21. Winslow RL, Sachs MB (1987) Effect of electrical stimulation of the crossed olivocochlear bundle on auditory nerve response to tones in noise. J Neurophysiol 57: 1002-1021.
  22. Micheyl C, Perrot X, Collet L (1997) Relationship between auditory intensity discrimination in noise and olivocochlear efferent system activity in humans. Behav Neurosci 111: 801-807.
  23. Giraud AL, Garnier S, Micheyl C, Lina G, Chays A, et al. (1997) Auditory efferents involved in speech-in-noise intelligibility. Neuroreport 8: 1779-1783.
  24. Pessin AB, Martins RH, Pimenta Wde P, Simões AC, Marsiglia A, et al. (2008) Auditory evaluation in patients with type 1 diabetes. Ann Otol Rhinol Laryngol 117: 366-370.
  25. Díaz de León-Morales LV, Jáuregui-Renaud K, Garay-Sevilla ME, Hernández-Prado J, Malacara-Hernández JM (2005) Auditory impairment in patients with type 2 diabetes mellitus. Arch Med Res 36: 507-510.
  26. Cai Y (2011) [Contralateral suppressions of transient evoked otoacoustic emissions in diabetes mellitus patients]. Lin Chung Er Bi Yan Hou Tou Jing Wai Ke Za Zhi 25: 292-294.
  27. Ugur AK, Kemaloglu YK, Ugur MB, Gunduz B, Saridogan C, et al. (2009) Otoacoustic emissions and effects of contralateral white noise stimulation on transient evoked otoacoustic emissions in diabetic children. Int J Pediatr Otorhinolaryngol 73: 555-559.
  28. Wang H, Zhong N (1997) [A study on the contralateral suppressive effects of distortion product otoacoustic emissions]. Lin Chuang Er Bi Yan Hou Ke Za Zhi 11: 489-492.
  29. Alberti KG, Zimmet PZ (1998) Definition, diagnosis and classification of diabetes mellitus and its complications. Part 1: diagnosis and classification of diabetes mellitus provisional report of a WHO consultation. Diabet Med 15: 539-553.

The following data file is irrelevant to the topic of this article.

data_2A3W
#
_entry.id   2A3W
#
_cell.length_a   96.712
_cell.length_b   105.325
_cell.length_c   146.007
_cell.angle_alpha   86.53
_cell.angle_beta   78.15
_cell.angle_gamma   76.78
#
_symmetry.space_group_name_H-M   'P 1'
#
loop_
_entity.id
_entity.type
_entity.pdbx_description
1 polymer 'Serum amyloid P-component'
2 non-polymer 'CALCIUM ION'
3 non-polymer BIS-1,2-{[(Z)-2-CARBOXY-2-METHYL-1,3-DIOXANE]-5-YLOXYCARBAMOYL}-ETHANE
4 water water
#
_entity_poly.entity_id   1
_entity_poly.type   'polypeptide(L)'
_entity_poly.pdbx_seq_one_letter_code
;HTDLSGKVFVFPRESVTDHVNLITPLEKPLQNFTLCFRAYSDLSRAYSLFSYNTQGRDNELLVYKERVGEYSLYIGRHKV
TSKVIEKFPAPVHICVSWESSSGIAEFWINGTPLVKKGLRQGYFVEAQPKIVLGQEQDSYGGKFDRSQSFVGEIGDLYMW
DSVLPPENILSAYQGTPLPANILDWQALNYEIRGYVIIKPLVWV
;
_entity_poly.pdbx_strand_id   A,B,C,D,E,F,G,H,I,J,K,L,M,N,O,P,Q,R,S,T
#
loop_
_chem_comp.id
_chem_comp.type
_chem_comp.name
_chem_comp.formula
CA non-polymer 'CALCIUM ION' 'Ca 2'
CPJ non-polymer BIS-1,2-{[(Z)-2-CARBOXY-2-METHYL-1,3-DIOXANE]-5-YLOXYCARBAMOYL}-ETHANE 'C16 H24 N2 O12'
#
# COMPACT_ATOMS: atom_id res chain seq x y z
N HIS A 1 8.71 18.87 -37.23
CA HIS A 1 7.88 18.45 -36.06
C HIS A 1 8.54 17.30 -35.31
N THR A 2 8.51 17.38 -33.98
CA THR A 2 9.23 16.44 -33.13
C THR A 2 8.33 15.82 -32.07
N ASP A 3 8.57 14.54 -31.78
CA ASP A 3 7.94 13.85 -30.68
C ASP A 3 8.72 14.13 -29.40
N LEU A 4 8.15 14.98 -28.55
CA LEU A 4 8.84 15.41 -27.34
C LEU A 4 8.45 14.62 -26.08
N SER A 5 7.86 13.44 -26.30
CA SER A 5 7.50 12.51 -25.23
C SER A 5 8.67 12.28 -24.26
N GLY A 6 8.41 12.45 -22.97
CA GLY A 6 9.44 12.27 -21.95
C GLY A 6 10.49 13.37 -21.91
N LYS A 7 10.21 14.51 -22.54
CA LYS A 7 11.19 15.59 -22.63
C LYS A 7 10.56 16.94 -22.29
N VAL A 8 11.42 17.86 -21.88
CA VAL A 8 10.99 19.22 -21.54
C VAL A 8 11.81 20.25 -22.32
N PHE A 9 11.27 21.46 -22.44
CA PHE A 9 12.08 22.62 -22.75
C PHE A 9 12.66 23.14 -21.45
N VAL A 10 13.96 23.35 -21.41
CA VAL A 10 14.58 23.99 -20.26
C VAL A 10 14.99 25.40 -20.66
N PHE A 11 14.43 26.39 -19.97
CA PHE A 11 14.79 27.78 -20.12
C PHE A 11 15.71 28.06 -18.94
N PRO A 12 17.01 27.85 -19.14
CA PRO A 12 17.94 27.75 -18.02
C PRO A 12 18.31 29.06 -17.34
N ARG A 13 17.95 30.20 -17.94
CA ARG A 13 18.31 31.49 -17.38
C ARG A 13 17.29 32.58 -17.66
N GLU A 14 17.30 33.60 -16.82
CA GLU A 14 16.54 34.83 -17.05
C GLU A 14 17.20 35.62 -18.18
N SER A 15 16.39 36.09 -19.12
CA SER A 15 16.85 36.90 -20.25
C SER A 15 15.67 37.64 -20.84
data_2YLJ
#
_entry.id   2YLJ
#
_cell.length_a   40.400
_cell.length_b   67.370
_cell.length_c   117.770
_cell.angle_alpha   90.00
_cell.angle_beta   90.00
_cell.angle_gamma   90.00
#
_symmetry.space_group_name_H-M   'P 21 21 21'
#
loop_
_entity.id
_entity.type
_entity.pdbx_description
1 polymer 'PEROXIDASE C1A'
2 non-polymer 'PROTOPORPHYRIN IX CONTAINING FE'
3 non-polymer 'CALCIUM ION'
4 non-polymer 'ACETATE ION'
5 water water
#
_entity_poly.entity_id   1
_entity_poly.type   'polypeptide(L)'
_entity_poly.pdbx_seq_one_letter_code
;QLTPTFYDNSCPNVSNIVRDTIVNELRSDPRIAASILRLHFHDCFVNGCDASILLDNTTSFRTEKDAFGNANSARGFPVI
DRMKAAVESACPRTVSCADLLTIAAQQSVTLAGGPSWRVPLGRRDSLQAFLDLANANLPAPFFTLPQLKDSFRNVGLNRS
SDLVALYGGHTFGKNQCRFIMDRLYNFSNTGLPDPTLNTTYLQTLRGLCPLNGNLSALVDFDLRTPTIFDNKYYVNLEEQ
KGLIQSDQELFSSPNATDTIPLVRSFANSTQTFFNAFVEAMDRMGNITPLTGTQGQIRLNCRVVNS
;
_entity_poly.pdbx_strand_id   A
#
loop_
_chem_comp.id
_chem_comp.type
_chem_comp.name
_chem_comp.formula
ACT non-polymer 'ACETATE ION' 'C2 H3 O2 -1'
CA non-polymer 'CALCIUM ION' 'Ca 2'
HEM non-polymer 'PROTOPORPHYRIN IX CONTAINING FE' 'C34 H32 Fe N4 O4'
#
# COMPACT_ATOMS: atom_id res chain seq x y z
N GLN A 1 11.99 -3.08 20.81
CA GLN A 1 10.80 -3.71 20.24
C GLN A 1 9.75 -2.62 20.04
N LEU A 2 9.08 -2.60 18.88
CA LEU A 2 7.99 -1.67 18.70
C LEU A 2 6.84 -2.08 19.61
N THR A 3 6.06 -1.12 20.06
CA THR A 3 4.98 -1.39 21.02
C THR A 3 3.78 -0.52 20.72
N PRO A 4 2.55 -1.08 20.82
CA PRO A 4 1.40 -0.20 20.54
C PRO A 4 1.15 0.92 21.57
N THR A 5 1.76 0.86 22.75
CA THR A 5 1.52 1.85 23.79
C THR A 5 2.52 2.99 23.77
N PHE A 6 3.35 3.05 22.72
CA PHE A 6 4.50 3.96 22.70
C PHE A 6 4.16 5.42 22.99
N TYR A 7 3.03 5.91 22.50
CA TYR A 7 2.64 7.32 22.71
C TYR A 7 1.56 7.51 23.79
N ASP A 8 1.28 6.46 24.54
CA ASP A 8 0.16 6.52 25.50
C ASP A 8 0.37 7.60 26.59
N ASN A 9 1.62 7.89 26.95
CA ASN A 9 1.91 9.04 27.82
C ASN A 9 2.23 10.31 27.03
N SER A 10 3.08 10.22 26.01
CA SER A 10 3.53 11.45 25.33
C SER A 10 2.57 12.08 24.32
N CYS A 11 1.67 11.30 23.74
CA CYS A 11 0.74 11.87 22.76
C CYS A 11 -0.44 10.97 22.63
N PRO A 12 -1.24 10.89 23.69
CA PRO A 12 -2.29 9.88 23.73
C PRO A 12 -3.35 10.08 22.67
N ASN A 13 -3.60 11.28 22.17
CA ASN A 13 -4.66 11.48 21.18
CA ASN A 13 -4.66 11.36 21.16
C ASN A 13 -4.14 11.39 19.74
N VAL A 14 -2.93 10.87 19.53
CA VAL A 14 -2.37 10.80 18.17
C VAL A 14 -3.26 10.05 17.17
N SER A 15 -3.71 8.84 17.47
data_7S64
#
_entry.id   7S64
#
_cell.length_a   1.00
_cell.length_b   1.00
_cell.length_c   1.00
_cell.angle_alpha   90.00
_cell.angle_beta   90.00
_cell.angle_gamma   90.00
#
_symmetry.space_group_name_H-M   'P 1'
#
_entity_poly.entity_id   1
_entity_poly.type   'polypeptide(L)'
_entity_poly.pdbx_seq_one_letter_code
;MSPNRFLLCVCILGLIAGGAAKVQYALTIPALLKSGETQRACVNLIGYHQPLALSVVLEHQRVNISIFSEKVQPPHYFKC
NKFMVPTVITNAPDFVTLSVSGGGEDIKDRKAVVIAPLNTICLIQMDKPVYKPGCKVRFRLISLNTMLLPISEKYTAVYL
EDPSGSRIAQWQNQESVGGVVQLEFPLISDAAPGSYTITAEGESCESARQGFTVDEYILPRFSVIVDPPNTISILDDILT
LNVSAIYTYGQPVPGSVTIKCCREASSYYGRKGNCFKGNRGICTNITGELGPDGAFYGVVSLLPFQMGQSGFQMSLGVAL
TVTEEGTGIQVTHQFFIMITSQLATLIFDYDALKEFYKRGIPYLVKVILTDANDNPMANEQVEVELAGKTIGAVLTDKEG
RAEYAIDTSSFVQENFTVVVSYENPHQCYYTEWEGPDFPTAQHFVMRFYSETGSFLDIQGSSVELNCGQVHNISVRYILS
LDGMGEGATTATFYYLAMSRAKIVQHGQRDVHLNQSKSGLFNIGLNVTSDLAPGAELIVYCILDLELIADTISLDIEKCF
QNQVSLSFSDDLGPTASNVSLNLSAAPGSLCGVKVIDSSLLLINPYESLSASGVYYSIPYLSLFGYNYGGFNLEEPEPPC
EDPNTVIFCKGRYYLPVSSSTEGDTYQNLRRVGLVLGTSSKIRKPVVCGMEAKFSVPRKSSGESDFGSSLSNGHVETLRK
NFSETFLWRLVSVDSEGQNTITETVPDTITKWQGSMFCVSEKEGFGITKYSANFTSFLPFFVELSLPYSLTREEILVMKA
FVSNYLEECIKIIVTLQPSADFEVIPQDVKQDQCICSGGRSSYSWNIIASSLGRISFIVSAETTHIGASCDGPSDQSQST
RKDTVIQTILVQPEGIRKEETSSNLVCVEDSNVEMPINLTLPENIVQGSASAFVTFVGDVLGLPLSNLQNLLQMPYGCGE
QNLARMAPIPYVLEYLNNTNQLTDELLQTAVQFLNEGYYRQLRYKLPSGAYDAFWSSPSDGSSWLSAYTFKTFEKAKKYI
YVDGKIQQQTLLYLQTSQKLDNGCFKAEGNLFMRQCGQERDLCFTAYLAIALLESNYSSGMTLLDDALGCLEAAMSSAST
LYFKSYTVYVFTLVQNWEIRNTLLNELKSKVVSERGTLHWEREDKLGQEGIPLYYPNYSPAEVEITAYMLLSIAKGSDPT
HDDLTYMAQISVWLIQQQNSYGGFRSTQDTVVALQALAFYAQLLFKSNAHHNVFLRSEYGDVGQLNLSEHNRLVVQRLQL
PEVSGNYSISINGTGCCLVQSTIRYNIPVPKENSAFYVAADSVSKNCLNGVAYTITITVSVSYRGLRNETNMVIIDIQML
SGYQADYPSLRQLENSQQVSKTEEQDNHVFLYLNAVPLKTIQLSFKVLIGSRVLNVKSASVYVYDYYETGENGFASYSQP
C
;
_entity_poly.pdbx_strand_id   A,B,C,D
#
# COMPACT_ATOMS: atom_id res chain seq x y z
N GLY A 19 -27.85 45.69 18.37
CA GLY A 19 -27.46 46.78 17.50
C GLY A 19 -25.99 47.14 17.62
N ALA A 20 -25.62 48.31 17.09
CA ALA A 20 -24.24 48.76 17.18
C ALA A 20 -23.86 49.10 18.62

30. Carhart R, Jerger JF (1959) Preferred method for clinical determination of pure-tone thresholds. J Speech Hear Disord 24: 330-45.
  31. Yathiraj A, Vijayalakshmi CS (2005) Phonemically balanced wordlist in Kannada. University ofMysore.
  32. Namyslowski G, Morawski K, Kossowska I, Lisowska G, Koehler B, et al. (2001) Contralateral suppression of TEOAE in diabetic children. Effects of 1.0 kHz and 2.0 kHz pure tone stimulation--preliminary study. Scand Audiol Suppl : 126-129.
  33. Wu HP, Guo YL, Cheng TJ, Hsu CJ (2010) Chronological changes in compromised olivocochlear activity and the effect of insulin in diabetic Wistar rats. Hear Res 270: 173-178.
  34. Bayazit Y, Yilmaz M, Kepekçi Y, Mumbuç S, Kanlikama M (2000) Use of the auditory brainstem response testing in the clinical evaluation of the patients with diabetes mellitus. J Neurol Sci 181: 29-32.
Citation: Prabhu P, Shanthala SP (2016) Efferent Auditory System Functioning and Speech Perception in Noise in Individuals with Type II Diabetes Mellitus. J Phonet Audiol 2: 115.

Copyright: © 2016 Prabhu P et al. This is an open-access article distributed under the terms of the Creative Commons Attribution License, which permits unrestricted use, distribution, and reproduction in any medium, provided the original author and source are credited.
Top